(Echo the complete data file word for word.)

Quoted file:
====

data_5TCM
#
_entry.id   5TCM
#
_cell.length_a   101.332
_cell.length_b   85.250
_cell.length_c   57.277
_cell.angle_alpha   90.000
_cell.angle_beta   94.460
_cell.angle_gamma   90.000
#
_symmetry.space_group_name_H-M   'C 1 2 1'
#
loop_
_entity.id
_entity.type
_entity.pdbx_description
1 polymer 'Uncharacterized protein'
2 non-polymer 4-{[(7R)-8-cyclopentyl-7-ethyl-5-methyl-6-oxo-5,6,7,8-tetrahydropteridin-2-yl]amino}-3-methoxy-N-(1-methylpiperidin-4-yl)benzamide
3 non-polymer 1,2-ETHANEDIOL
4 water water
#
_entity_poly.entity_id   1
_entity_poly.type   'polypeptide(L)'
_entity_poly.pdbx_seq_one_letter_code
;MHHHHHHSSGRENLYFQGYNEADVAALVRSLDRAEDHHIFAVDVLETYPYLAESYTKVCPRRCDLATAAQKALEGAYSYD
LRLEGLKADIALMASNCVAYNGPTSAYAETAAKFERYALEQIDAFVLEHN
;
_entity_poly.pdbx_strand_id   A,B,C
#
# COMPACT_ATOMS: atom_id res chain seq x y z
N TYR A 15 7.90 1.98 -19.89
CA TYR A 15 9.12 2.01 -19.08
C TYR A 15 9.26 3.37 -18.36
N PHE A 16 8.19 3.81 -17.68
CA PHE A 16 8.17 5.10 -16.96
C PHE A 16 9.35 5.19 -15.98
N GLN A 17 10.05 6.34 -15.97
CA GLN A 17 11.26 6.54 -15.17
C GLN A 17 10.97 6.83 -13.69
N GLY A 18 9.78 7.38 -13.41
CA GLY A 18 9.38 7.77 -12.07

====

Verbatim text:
data_5TCM
#
_entry.id   5TCM
#
_cell.length_a   101.332
_cell.length_b   85.250
_cell.length_c   57.277
_cell.angle_alpha   90.000
_cell.angle_beta   94.460
_cell.angle_gamma   90.000
#
_symmetry.space_group_name_H-M   'C 1 2 1'
#
loop_
_entity.id
_entity.type
_entity.pdbx_description
1 polymer 'Uncharacterized protein'
2 non-polymer 4-{[(7R)-8-cyclopentyl-7-ethyl-5-methyl-6-oxo-5,6,7,8-tetrahydropteridin-2-yl]amino}-3-methoxy-N-(1-methylpiperidin-4-yl)benzamide
3 non-polymer 1,2-ETHANEDIOL
4 water water
#
_entity_poly.entity_id   1
_entity_poly.type   'polypeptide(L)'
_entity_poly.pdbx_seq_one_letter_code
;MHHHHHHSSGRENLYFQGYNEADVAALVRSLDRAEDHHIFAVDVLETYPYLAESYTKVCPRRCDLATAAQKALEGAYSYD
LRLEGLKADIALMASNCVAYNGPTSAYAETAAKFERYALEQIDAFVLEHN
;
_entity_poly.pdbx_strand_id   A,B,C
#
# COMPACT_ATOMS: atom_id res chain seq x y z
N TYR A 15 7.90 1.98 -19.89
CA TYR A 15 9.12 2.01 -19.08
C TYR A 15 9.26 3.37 -18.36
N PHE A 16 8.19 3.81 -17.68
CA PHE A 16 8.17 5.10 -16.96
C PHE A 16 9.35 5.19 -15.98
N GLN A 17 10.05 6.34 -15.97
CA GLN A 17 11.26 6.54 -15.17
C GLN A 17 10.97 6.83 -13.69
N GLY A 18 9.78 7.38 -13.41
CA GLY A 18 9.38 7.77 -12.07